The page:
Caleb (not Day #72) is a citizen of the world.
He was born in Kazakhstan and carries a little bit of home with him — a sticker of the flag on his cell phone. Someday, Caleb would like to return to visit Kazakhstan.
“Maybe not in the winter, though.”
His dad is a writer friend of mine and wrote about the difficulties of waiting to adopt Caleb.
For three years, Caleb lived in Hawaii when his dad was planting a church. He still misses the beaches, his school, and his friends. All I know about Hawaii I learned from LOST. I miss it, too.
And now Caleb pitches on the high school team in Springfield, Missouri. A sidearm pitcher. I should probably connect him with AJ (Day #63). This weekend, he’ll be the starting second baseman for the varsity. As a freshman. I never even warmed the bench for the varsity.
Caleb’s family and my family go to church together and attend the same small group. When Caleb’s family hosts, we play various trivia-like games and Caleb and I have often been partners. He’s got a quick wit and even quicker fingers, both of which come in handy as we try to top his dad’s score. I think we actually won once. In general, he’s soft spoken with a great sense of humor and deep questions.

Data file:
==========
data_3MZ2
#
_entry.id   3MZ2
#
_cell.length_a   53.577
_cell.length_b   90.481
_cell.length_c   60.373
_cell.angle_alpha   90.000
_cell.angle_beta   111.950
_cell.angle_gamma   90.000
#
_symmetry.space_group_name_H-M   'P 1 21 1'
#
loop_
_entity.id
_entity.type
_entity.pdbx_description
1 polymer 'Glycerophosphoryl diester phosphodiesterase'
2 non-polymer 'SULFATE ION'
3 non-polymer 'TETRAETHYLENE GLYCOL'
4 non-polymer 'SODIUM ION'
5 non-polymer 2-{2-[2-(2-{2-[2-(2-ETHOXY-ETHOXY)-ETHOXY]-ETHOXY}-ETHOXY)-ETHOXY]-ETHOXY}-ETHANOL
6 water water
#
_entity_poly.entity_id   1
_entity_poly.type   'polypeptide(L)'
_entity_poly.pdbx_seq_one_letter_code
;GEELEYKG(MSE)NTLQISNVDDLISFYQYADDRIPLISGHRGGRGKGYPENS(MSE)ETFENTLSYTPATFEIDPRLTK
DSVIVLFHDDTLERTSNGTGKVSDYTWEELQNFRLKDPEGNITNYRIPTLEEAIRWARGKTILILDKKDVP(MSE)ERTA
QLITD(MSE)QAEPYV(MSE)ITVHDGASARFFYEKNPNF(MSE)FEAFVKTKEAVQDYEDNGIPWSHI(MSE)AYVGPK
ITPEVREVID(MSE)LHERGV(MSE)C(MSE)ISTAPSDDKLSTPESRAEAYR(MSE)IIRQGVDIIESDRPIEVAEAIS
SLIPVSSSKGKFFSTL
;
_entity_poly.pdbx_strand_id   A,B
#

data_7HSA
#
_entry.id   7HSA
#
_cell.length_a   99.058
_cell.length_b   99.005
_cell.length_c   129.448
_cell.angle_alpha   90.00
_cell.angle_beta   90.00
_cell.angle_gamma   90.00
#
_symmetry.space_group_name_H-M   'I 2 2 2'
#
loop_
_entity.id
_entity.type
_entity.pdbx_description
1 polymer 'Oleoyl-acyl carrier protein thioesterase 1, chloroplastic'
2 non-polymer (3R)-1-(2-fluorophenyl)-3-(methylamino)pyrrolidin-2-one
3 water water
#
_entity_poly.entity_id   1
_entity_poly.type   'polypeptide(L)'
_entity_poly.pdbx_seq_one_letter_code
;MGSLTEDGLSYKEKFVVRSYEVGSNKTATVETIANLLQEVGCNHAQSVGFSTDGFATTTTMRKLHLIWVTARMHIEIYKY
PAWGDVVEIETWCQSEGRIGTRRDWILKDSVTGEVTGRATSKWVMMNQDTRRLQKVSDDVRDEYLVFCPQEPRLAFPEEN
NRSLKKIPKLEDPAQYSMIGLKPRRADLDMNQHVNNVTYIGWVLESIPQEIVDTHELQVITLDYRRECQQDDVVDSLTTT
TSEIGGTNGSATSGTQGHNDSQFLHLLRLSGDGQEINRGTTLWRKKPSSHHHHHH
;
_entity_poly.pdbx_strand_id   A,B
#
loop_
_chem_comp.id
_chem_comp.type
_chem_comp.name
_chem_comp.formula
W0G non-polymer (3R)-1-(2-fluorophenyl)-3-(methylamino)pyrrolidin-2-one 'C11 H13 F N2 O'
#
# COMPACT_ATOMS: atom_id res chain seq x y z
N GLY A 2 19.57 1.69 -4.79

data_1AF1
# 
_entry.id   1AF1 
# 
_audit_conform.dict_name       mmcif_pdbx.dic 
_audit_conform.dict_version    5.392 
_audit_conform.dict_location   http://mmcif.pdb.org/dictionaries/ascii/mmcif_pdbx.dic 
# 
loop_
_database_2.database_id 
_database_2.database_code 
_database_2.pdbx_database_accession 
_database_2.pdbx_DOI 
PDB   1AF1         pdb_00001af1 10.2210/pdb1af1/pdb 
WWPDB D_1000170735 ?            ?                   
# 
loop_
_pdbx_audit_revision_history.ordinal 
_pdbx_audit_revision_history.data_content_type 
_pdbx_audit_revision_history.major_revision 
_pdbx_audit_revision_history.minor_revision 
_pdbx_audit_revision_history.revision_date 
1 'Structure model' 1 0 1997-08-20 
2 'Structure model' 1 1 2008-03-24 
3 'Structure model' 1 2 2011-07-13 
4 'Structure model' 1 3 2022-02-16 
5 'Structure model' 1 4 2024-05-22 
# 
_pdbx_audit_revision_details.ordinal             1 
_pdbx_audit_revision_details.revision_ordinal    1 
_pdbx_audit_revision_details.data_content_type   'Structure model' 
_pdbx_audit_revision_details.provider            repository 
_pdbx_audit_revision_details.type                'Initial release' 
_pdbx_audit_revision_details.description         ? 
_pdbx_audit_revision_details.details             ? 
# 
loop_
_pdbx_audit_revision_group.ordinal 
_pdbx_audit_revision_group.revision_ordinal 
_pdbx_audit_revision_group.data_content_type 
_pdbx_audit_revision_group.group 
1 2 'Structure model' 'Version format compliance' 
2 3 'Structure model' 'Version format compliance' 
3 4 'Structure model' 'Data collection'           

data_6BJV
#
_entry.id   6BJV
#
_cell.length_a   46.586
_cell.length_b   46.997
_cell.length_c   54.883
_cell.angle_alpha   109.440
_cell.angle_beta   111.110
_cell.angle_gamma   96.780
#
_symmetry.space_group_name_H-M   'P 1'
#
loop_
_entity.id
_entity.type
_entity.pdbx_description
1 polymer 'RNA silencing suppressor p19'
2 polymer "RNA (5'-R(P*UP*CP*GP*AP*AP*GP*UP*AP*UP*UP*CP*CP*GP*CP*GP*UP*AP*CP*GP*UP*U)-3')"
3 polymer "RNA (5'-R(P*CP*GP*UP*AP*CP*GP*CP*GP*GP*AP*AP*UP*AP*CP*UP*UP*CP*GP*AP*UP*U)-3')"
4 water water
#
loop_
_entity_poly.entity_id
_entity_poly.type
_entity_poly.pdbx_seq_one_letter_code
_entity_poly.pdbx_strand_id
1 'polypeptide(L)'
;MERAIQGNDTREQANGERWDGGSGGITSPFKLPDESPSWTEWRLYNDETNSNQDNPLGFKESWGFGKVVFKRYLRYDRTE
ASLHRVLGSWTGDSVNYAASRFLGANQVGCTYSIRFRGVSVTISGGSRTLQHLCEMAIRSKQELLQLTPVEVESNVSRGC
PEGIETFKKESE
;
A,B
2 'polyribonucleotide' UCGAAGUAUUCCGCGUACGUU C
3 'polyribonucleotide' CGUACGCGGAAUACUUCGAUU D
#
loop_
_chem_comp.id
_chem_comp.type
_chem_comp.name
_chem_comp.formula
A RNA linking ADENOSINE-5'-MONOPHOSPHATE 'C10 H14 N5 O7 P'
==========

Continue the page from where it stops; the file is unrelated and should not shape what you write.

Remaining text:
I picked Caleb up this morning and took him to practice at Nichols Park. (One of my most memorable days on a field occurred at Nichols Park; I wrote about it in Dreamfield.)
He showed me all of his pitches, all of them with more movement and pop than I had when I was a freshman. He’s a Cardinals fan and is chasing MLB dreams with software engineering as a solid back-up plan.
He asked me exactly one question in our time together.
“With all the throwing you’re doing this year, does your arm ever hurt?”
I remember well the soreness I had playing high school baseball through the first few weeks of tryouts and practices and games. I even had to spend one practice not throwing, which resulted in running and more running followed by more running.
This year, I have had typical mild soreness, much like after a workout. Doing Mack’s stretches throughout the day really do help. That and Icy Hot. Seriously, that stuff is amazing.
Even so, I still worry a little about hearing a “pop” after one throw and my arm being done. Like a broken rubber band. I guess I could learn to throw left-handed as a worst-case scenario back-up plan.
Caleb balances out all the Royal blue I wear to small group by wearing Cardinal red. From the beginning, the Springfield Cardinals have been quite supportive of #Catch365.
I’d like to nominate Caleb as a first-pitch thrower at a Springfield Cardinals game on behalf of #Catch365 and see him throw a two-seam strike.